The county argued that release of email addresses would have a "chilling effect" on communications it has with its residents and "would cause substantial injury to the public interest."


In his memorandum, Sweeney wrote that "... the Board has not been able to demonstrate to the Court that if the email addresses are released to these media organizations that 'substantial injury to the public interest' will result."

Christian prayer lawsuit

The board of commissioners wanted to continue its practice of opening public meeting with sectarian Christian prayers. But in order to continue the practice, it would have to fight a lawsuit brought against it by two Carroll residents — Bruce Hake, of Union Bridge, and Neil Ridgely, of Finksburg.

Burke said the county gave $4,162 to the National Center for Life and Liberty, a legal nonprofit ministry that defends constitutional liberties and life interests, to pay for travel and accommodations for the lawyers performing pro bono work for the lawsuit.

In March, federal Judge William D. Quarles Jr. issued a preliminary injunction to keep the commissioners from continuing their practice of saying sectarian prayers. Commissioner Robin Bartlett Frazier, R-District 1, inflamed the issue when she opened a commissioners meeting with a Christian prayer and said she would go to jail for the cause.

In May, Quarles lifted the temporary injunction he placed on the board of commissioners after the U.S. Supreme Court handed down a 5-4 decision in Town of Greece v. Galloway that affirmed the constitutionality of the upstate New York town opening its board meetings with mostly Christian prayers.


The board of commissioners formalized its process for opening public meetings with Christian prayers in June in order to comply with the U.S. Supreme Court decision. The lawsuit is still pending.

Frazier said it's important to fight for citizens' rights, which include their right to say a prayer at the beginning of public meetings. Even though the issue was directed at the board, Frazier said the county fought the lawsuit for the rights of all citizens.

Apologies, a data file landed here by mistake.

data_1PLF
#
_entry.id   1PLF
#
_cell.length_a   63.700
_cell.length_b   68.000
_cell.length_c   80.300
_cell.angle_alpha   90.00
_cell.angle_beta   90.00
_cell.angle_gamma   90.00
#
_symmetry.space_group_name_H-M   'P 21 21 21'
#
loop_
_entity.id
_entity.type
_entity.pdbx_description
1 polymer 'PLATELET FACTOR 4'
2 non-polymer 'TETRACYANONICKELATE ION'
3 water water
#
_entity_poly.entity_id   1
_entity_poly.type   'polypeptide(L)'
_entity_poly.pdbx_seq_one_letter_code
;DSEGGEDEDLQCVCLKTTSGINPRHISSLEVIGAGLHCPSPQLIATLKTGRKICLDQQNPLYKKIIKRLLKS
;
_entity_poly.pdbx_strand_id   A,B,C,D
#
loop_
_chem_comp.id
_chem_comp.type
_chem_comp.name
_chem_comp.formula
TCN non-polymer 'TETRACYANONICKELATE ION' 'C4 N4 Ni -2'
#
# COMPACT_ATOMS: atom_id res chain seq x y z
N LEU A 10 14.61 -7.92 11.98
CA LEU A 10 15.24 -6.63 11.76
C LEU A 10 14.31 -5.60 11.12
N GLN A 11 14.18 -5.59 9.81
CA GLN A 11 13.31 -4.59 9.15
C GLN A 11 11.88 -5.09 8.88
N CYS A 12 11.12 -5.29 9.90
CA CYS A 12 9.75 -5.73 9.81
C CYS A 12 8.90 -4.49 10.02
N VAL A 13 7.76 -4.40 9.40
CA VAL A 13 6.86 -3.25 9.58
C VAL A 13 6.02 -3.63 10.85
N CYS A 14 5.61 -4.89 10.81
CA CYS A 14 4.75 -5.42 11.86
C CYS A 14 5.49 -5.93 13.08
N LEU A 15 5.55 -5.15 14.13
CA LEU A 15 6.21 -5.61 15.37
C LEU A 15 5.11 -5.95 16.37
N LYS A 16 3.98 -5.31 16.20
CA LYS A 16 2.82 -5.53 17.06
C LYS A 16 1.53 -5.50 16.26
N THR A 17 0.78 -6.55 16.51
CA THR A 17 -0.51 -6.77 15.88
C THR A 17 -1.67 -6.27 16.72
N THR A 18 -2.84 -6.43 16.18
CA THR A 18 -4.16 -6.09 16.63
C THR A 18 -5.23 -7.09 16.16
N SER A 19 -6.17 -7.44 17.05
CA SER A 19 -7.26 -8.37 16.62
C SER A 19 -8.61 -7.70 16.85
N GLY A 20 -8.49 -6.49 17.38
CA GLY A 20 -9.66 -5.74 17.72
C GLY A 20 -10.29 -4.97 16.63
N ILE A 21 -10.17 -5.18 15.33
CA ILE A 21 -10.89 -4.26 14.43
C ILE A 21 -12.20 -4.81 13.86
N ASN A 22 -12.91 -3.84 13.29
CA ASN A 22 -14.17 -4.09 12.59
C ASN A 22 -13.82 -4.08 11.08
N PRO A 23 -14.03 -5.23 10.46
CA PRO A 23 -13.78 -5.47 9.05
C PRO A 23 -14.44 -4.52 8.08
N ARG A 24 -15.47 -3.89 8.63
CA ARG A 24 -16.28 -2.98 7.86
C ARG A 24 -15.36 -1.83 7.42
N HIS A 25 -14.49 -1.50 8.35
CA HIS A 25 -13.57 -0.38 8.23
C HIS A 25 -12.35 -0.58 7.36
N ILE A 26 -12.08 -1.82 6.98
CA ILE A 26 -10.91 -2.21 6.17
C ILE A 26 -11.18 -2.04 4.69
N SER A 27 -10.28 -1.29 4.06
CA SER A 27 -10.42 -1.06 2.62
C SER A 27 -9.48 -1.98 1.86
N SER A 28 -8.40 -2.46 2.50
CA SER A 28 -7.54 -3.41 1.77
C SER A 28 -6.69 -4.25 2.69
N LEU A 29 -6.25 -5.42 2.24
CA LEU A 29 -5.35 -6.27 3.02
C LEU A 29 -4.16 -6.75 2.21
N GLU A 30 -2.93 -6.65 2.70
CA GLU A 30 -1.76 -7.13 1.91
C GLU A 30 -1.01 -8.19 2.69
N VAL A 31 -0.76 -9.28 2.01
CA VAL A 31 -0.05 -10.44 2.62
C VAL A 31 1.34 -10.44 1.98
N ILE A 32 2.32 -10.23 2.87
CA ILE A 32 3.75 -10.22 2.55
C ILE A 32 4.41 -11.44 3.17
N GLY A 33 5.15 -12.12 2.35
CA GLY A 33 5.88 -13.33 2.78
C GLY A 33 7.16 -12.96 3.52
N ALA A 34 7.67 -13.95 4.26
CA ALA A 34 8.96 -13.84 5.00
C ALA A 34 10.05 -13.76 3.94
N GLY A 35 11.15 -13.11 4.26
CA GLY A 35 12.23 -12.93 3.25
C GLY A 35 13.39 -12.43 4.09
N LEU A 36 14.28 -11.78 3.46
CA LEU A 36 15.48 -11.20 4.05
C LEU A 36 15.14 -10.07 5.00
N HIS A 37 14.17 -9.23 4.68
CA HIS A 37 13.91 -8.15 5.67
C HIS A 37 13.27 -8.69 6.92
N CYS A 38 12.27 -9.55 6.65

"Our rights from all different angles are under attack and I think it's very appropriate for commissioners to be fighting for the rights of the people here in Carroll County. And that's what we've been doing," Frazier said. "Government's job is to protect the rights of the people, not take them away."

Rothschild agreed with Frazier and stressed the importance of the board fighting for their rights. If public officials are not willing to defend their own constitutional rights, Rothschild said, then why should citizens believe that the officials will defend their constitutional rights?

"There are political forces in this country that are hellbent on taking away our citizens' constitutional rights," Rothschild said. "I can guarantee our citizens this, if we don't defend then we will lose. The only way you can defend your rights is by asserting them."

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The county spent $23,702 on legal representation in an effort to get out of a contract with Frederick County to build a waste-to-energy trash incinerator. Duane Morris, an international law firm based in Baltimore, was hired to end the county's contract with Frederick.

Burke said outside legal counsel is required when the county needs attorneys with specialized practices, as was the case with the incinerator.

In April, the county chose to pay a $1 million penalty fee instead of becoming involved in the project. Had the commissioners not ended the contract, Carroll could have been on the hook for 40 percent of the $200 million-plus incinerator.

Rothschild said the county was on the hook to pay a $3 million penalty fee but the attorneys at Duane Morris got the fee down to $1 million. Spending $23,702 in lawyer fees saved the county $2 million, Rothschild said.

"The money that we've saved from the incinerator alone pays for the legal fees 10 times over," Rothschild said.

Reach staff writer Christian Alexandersen at 410-857-7873 or